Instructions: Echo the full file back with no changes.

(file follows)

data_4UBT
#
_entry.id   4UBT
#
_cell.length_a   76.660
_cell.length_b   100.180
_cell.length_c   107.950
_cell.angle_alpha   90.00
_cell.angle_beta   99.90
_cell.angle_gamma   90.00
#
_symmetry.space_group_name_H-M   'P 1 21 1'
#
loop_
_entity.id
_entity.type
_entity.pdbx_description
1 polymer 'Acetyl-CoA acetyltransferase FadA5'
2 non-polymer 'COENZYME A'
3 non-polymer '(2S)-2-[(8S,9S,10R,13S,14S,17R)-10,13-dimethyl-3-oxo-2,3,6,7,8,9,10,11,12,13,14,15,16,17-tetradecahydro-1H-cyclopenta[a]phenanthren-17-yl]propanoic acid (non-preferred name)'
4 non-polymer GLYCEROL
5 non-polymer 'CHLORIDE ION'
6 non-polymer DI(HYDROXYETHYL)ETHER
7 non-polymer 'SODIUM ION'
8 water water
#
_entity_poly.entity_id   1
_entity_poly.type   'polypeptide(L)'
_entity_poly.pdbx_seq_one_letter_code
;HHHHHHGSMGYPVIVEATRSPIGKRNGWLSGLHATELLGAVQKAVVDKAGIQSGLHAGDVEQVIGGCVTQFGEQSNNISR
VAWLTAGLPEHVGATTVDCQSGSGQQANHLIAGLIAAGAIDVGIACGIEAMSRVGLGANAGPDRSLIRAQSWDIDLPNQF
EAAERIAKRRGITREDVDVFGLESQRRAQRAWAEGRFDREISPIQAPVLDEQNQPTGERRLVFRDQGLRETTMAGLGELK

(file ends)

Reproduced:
data_4UBT
#
_entry.id   4UBT
#
_cell.length_a   76.660
_cell.length_b   100.180
_cell.length_c   107.950
_cell.angle_alpha   90.00
_cell.angle_beta   99.90
_cell.angle_gamma   90.00
#
_symmetry.space_group_name_H-M   'P 1 21 1'
#
loop_
_entity.id
_entity.type
_entity.pdbx_description
1 polymer 'Acetyl-CoA acetyltransferase FadA5'
2 non-polymer 'COENZYME A'
3 non-polymer '(2S)-2-[(8S,9S,10R,13S,14S,17R)-10,13-dimethyl-3-oxo-2,3,6,7,8,9,10,11,12,13,14,15,16,17-tetradecahydro-1H-cyclopenta[a]phenanthren-17-yl]propanoic acid (non-preferred name)'
4 non-polymer GLYCEROL
5 non-polymer 'CHLORIDE ION'
6 non-polymer DI(HYDROXYETHYL)ETHER
7 non-polymer 'SODIUM ION'
8 water water
#
_entity_poly.entity_id   1
_entity_poly.type   'polypeptide(L)'
_entity_poly.pdbx_seq_one_letter_code
;HHHHHHGSMGYPVIVEATRSPIGKRNGWLSGLHATELLGAVQKAVVDKAGIQSGLHAGDVEQVIGGCVTQFGEQSNNISR
VAWLTAGLPEHVGATTVDCQSGSGQQANHLIAGLIAAGAIDVGIACGIEAMSRVGLGANAGPDRSLIRAQSWDIDLPNQF
EAAERIAKRRGITREDVDVFGLESQRRAQRAWAEGRFDREISPIQAPVLDEQNQPTGERRLVFRDQGLRETTMAGLGELK